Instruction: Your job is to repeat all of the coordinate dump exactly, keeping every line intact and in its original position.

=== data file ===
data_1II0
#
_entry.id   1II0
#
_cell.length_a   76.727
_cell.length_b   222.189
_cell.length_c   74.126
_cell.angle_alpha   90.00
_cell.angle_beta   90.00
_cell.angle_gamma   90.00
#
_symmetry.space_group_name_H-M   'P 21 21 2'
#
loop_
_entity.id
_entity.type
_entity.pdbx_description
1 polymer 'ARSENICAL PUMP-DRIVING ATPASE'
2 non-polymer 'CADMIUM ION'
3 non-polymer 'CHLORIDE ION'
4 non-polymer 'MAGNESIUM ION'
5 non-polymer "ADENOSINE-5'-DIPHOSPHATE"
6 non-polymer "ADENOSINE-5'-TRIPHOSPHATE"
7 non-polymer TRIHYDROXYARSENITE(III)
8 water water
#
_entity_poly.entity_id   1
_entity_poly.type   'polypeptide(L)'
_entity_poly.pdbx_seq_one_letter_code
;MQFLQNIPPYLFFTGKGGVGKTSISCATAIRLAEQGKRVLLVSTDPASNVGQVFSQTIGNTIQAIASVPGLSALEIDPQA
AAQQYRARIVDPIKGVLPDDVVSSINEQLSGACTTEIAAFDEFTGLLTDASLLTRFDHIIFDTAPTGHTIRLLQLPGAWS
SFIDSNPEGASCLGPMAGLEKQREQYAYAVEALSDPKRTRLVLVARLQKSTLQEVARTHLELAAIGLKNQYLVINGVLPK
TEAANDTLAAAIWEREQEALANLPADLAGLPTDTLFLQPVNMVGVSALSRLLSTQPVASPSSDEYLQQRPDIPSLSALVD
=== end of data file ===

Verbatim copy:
data_1II0
#
_entry.id   1II0
#
_cell.length_a   76.727
_cell.length_b   222.189
_cell.length_c   74.126
_cell.angle_alpha   90.00
_cell.angle_beta   90.00
_cell.angle_gamma   90.00
#
_symmetry.space_group_name_H-M   'P 21 21 2'
#
loop_
_entity.id
_entity.type
_entity.pdbx_description
1 polymer 'ARSENICAL PUMP-DRIVING ATPASE'
2 non-polymer 'CADMIUM ION'
3 non-polymer 'CHLORIDE ION'
4 non-polymer 'MAGNESIUM ION'
5 non-polymer "ADENOSINE-5'-DIPHOSPHATE"
6 non-polymer "ADENOSINE-5'-TRIPHOSPHATE"
7 non-polymer TRIHYDROXYARSENITE(III)
8 water water
#
_entity_poly.entity_id   1
_entity_poly.type   'polypeptide(L)'
_entity_poly.pdbx_seq_one_letter_code
;MQFLQNIPPYLFFTGKGGVGKTSISCATAIRLAEQGKRVLLVSTDPASNVGQVFSQTIGNTIQAIASVPGLSALEIDPQA
AAQQYRARIVDPIKGVLPDDVVSSINEQLSGACTTEIAAFDEFTGLLTDASLLTRFDHIIFDTAPTGHTIRLLQLPGAWS
SFIDSNPEGASCLGPMAGLEKQREQYAYAVEALSDPKRTRLVLVARLQKSTLQEVARTHLELAAIGLKNQYLVINGVLPK
TEAANDTLAAAIWEREQEALANLPADLAGLPTDTLFLQPVNMVGVSALSRLLSTQPVASPSSDEYLQQRPDIPSLSALVD